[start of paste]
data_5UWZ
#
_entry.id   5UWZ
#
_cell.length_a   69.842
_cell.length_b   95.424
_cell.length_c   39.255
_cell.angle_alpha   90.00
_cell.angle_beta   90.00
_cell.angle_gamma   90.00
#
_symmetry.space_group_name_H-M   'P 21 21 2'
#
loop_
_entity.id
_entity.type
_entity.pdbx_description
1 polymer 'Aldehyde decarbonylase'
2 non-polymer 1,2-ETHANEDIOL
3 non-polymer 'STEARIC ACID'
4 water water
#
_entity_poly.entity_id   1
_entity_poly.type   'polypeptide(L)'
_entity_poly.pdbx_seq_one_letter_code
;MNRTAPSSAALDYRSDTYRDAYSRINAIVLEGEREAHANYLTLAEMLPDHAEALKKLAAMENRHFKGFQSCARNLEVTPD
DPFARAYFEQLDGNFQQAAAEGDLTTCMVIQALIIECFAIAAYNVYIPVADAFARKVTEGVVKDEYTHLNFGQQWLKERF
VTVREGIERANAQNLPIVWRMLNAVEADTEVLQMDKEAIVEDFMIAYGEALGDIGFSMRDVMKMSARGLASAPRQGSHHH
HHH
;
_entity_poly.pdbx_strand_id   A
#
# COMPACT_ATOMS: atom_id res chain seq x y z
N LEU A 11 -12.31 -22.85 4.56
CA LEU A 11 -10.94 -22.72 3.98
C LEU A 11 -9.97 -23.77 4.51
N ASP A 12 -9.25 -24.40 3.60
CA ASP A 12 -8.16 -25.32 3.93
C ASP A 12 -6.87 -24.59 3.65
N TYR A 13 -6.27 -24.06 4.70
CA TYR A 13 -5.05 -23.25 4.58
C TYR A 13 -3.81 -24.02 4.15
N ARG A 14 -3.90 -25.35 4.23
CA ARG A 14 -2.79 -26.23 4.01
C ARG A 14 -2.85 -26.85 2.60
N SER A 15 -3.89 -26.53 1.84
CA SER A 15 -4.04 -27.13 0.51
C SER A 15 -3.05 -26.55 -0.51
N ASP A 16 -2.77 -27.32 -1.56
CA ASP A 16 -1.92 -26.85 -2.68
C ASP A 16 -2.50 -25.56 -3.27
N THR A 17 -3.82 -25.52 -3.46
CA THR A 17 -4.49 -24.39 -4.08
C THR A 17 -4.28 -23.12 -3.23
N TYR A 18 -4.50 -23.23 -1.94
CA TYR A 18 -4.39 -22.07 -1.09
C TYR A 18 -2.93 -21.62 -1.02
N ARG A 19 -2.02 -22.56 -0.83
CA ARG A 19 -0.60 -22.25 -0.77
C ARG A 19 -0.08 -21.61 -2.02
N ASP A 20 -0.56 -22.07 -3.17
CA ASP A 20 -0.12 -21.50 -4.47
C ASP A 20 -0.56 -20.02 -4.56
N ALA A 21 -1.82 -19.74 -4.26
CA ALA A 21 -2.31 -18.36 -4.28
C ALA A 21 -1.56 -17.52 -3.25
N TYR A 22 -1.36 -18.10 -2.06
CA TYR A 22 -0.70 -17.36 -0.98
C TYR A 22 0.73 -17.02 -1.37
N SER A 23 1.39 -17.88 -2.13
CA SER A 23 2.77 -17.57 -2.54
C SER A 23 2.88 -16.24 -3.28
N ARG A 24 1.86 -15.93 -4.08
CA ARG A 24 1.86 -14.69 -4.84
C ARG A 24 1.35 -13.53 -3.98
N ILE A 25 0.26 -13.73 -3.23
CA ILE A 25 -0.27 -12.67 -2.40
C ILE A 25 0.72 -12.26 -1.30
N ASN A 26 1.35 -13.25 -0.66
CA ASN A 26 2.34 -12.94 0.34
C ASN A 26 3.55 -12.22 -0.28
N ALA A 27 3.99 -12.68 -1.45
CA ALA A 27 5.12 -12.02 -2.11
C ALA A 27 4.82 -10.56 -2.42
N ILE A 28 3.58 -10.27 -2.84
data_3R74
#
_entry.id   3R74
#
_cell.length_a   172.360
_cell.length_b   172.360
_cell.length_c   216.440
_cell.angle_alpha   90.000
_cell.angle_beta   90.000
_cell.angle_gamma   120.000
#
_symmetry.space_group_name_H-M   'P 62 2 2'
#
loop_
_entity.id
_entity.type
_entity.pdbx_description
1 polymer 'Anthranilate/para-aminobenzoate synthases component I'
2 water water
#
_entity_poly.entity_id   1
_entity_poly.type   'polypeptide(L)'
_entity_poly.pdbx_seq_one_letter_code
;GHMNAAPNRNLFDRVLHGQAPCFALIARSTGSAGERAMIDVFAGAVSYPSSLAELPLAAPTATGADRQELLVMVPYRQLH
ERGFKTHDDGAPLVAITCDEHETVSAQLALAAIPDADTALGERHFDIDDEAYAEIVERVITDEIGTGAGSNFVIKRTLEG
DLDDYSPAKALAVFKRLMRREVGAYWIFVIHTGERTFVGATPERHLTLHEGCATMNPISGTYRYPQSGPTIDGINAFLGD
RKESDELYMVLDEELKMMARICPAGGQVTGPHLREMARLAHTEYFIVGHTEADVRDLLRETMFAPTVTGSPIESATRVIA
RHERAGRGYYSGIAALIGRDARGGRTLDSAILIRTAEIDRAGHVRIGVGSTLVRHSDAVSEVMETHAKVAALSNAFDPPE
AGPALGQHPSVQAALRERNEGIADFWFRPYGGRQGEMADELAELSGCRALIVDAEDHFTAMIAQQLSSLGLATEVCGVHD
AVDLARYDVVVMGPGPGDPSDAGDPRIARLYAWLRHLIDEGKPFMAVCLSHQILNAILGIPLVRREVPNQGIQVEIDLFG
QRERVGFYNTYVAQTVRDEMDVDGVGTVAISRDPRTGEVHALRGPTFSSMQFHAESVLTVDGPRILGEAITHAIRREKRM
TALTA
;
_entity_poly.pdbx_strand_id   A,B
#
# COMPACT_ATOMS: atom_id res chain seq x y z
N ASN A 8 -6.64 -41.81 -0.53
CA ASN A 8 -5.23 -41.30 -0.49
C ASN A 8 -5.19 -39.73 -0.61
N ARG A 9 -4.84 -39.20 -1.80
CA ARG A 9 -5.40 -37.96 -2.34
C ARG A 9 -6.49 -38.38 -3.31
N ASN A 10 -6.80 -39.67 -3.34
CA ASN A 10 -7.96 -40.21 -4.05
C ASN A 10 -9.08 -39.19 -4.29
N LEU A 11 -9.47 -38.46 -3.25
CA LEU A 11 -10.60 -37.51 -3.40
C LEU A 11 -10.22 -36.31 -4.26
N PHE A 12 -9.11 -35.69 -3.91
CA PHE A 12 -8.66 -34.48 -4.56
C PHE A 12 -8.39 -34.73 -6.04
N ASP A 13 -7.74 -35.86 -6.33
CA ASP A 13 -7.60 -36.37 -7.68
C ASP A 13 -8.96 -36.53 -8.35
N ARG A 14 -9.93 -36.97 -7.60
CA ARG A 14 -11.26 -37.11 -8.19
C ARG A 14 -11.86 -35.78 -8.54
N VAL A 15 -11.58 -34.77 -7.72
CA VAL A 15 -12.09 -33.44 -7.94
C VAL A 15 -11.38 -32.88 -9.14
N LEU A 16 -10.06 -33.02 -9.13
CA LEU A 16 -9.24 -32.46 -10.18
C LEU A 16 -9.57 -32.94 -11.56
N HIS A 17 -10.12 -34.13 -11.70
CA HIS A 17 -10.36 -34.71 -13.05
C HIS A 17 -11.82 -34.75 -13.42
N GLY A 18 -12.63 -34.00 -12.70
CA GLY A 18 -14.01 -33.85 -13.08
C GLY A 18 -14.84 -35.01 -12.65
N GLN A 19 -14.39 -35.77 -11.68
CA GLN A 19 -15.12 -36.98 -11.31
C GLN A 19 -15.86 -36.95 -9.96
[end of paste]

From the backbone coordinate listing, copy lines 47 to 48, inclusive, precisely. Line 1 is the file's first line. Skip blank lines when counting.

CA SER A 15 -4.04 -27.13 0.51
C SER A 15 -3.05 -26.55 -0.51